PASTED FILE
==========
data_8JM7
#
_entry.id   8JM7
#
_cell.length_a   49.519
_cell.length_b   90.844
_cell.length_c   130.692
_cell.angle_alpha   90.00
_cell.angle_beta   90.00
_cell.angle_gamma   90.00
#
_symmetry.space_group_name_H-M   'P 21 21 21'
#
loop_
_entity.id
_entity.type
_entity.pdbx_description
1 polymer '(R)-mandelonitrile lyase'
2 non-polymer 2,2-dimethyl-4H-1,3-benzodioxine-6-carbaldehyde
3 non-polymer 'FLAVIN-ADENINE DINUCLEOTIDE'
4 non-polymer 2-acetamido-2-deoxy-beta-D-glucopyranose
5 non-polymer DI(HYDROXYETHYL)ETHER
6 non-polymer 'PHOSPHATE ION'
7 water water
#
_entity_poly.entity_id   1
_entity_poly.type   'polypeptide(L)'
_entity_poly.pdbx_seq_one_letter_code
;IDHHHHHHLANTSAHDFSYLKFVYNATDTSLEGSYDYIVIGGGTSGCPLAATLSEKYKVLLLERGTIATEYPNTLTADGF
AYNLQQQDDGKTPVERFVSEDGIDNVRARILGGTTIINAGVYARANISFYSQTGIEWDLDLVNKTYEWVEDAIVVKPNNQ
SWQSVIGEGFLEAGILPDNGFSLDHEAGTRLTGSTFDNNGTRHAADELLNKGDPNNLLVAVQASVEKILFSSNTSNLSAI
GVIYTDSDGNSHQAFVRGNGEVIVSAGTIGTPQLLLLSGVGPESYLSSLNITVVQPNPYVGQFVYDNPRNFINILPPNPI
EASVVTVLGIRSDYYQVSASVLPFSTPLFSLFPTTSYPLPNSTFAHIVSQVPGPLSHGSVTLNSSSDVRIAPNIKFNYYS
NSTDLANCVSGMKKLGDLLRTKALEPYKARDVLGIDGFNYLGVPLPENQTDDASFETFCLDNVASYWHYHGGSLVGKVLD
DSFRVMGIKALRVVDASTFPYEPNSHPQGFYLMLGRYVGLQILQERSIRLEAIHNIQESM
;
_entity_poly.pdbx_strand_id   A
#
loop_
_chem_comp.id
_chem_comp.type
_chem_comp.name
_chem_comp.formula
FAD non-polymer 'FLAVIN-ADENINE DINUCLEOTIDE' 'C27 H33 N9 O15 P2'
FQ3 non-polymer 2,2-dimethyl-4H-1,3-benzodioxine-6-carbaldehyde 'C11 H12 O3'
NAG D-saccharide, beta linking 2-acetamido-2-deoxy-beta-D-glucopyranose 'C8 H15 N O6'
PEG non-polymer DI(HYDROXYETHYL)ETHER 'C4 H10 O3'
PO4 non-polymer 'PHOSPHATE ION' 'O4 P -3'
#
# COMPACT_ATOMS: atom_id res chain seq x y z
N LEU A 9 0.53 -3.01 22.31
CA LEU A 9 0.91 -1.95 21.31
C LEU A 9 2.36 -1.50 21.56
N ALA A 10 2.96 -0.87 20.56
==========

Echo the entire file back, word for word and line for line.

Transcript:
data_8JM7
#
_entry.id   8JM7
#
_cell.length_a   49.519
_cell.length_b   90.844
_cell.length_c   130.692
_cell.angle_alpha   90.00
_cell.angle_beta   90.00
_cell.angle_gamma   90.00
#
_symmetry.space_group_name_H-M   'P 21 21 21'
#
loop_
_entity.id
_entity.type
_entity.pdbx_description
1 polymer '(R)-mandelonitrile lyase'
2 non-polymer 2,2-dimethyl-4H-1,3-benzodioxine-6-carbaldehyde
3 non-polymer 'FLAVIN-ADENINE DINUCLEOTIDE'
4 non-polymer 2-acetamido-2-deoxy-beta-D-glucopyranose
5 non-polymer DI(HYDROXYETHYL)ETHER
6 non-polymer 'PHOSPHATE ION'
7 water water
#
_entity_poly.entity_id   1
_entity_poly.type   'polypeptide(L)'
_entity_poly.pdbx_seq_one_letter_code
;IDHHHHHHLANTSAHDFSYLKFVYNATDTSLEGSYDYIVIGGGTSGCPLAATLSEKYKVLLLERGTIATEYPNTLTADGF
AYNLQQQDDGKTPVERFVSEDGIDNVRARILGGTTIINAGVYARANISFYSQTGIEWDLDLVNKTYEWVEDAIVVKPNNQ
SWQSVIGEGFLEAGILPDNGFSLDHEAGTRLTGSTFDNNGTRHAADELLNKGDPNNLLVAVQASVEKILFSSNTSNLSAI
GVIYTDSDGNSHQAFVRGNGEVIVSAGTIGTPQLLLLSGVGPESYLSSLNITVVQPNPYVGQFVYDNPRNFINILPPNPI
EASVVTVLGIRSDYYQVSASVLPFSTPLFSLFPTTSYPLPNSTFAHIVSQVPGPLSHGSVTLNSSSDVRIAPNIKFNYYS
NSTDLANCVSGMKKLGDLLRTKALEPYKARDVLGIDGFNYLGVPLPENQTDDASFETFCLDNVASYWHYHGGSLVGKVLD
DSFRVMGIKALRVVDASTFPYEPNSHPQGFYLMLGRYVGLQILQERSIRLEAIHNIQESM
;
_entity_poly.pdbx_strand_id   A
#
loop_
_chem_comp.id
_chem_comp.type
_chem_comp.name
_chem_comp.formula
FAD non-polymer 'FLAVIN-ADENINE DINUCLEOTIDE' 'C27 H33 N9 O15 P2'
FQ3 non-polymer 2,2-dimethyl-4H-1,3-benzodioxine-6-carbaldehyde 'C11 H12 O3'
NAG D-saccharide, beta linking 2-acetamido-2-deoxy-beta-D-glucopyranose 'C8 H15 N O6'
PEG non-polymer DI(HYDROXYETHYL)ETHER 'C4 H10 O3'
PO4 non-polymer 'PHOSPHATE ION' 'O4 P -3'
#
# COMPACT_ATOMS: atom_id res chain seq x y z
N LEU A 9 0.53 -3.01 22.31
CA LEU A 9 0.91 -1.95 21.31
C LEU A 9 2.36 -1.50 21.56
N ALA A 10 2.96 -0.87 20.56